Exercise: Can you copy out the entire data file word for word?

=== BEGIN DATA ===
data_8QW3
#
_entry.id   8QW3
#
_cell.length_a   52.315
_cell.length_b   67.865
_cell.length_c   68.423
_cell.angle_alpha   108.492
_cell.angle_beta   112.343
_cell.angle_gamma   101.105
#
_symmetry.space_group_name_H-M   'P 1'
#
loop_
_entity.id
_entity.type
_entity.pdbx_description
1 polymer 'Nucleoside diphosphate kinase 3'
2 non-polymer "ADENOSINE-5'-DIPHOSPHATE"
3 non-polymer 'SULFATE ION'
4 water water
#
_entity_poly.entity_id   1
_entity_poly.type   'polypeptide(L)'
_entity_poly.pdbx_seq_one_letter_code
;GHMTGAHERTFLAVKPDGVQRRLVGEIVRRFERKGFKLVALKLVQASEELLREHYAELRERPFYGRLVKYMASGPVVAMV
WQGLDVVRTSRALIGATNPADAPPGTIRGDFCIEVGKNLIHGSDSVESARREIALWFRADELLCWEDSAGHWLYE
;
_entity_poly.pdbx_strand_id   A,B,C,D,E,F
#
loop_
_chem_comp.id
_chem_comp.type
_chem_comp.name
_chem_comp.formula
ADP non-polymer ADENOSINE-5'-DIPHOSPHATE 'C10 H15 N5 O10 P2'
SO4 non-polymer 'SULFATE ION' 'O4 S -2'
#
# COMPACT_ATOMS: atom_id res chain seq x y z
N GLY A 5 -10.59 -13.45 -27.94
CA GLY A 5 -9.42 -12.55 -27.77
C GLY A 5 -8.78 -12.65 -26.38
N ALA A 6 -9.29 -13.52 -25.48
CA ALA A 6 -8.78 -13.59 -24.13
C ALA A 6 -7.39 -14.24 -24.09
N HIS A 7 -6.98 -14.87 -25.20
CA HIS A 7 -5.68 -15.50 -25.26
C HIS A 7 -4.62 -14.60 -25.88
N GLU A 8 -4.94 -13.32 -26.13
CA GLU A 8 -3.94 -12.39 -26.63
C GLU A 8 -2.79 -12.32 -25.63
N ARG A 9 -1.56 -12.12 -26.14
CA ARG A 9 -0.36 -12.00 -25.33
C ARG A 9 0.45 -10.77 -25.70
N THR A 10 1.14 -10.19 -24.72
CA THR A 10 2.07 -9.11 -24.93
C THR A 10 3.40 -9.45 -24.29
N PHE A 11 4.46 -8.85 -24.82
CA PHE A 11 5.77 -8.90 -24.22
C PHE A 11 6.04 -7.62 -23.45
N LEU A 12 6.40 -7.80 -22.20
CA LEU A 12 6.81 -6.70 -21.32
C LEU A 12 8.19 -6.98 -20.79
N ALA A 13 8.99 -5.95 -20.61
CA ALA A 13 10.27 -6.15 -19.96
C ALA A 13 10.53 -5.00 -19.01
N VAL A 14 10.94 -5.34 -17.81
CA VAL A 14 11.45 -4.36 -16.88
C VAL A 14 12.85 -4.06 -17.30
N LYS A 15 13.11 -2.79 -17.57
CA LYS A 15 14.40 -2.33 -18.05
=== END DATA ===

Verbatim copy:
data_8QW3
#
_entry.id   8QW3
#
_cell.length_a   52.315
_cell.length_b   67.865
_cell.length_c   68.423
_cell.angle_alpha   108.492
_cell.angle_beta   112.343
_cell.angle_gamma   101.105
#
_symmetry.space_group_name_H-M   'P 1'
#
loop_
_entity.id
_entity.type
_entity.pdbx_description
1 polymer 'Nucleoside diphosphate kinase 3'
2 non-polymer "ADENOSINE-5'-DIPHOSPHATE"
3 non-polymer 'SULFATE ION'
4 water water
#
_entity_poly.entity_id   1
_entity_poly.type   'polypeptide(L)'
_entity_poly.pdbx_seq_one_letter_code
;GHMTGAHERTFLAVKPDGVQRRLVGEIVRRFERKGFKLVALKLVQASEELLREHYAELRERPFYGRLVKYMASGPVVAMV
WQGLDVVRTSRALIGATNPADAPPGTIRGDFCIEVGKNLIHGSDSVESARREIALWFRADELLCWEDSAGHWLYE
;
_entity_poly.pdbx_strand_id   A,B,C,D,E,F
#
loop_
_chem_comp.id
_chem_comp.type
_chem_comp.name
_chem_comp.formula
ADP non-polymer ADENOSINE-5'-DIPHOSPHATE 'C10 H15 N5 O10 P2'
SO4 non-polymer 'SULFATE ION' 'O4 S -2'
#
# COMPACT_ATOMS: atom_id res chain seq x y z
N GLY A 5 -10.59 -13.45 -27.94
CA GLY A 5 -9.42 -12.55 -27.77
C GLY A 5 -8.78 -12.65 -26.38
N ALA A 6 -9.29 -13.52 -25.48
CA ALA A 6 -8.78 -13.59 -24.13
C ALA A 6 -7.39 -14.24 -24.09
N HIS A 7 -6.98 -14.87 -25.20
CA HIS A 7 -5.68 -15.50 -25.26
C HIS A 7 -4.62 -14.60 -25.88
N GLU A 8 -4.94 -13.32 -26.13
CA GLU A 8 -3.94 -12.39 -26.63
C GLU A 8 -2.79 -12.32 -25.63
N ARG A 9 -1.56 -12.12 -26.14
CA ARG A 9 -0.36 -12.00 -25.33
C ARG A 9 0.45 -10.77 -25.70
N THR A 10 1.14 -10.19 -24.72
CA THR A 10 2.07 -9.11 -24.93
C THR A 10 3.40 -9.45 -24.29
N PHE A 11 4.46 -8.85 -24.82
CA PHE A 11 5.77 -8.90 -24.22
C PHE A 11 6.04 -7.62 -23.45
N LEU A 12 6.40 -7.80 -22.20
CA LEU A 12 6.81 -6.70 -21.32
C LEU A 12 8.19 -6.98 -20.79
N ALA A 13 8.99 -5.95 -20.61
CA ALA A 13 10.27 -6.15 -19.96
C ALA A 13 10.53 -5.00 -19.01
N VAL A 14 10.94 -5.34 -17.81
CA VAL A 14 11.45 -4.36 -16.88
C VAL A 14 12.85 -4.06 -17.30
N LYS A 15 13.11 -2.79 -17.57
CA LYS A 15 14.40 -2.33 -18.05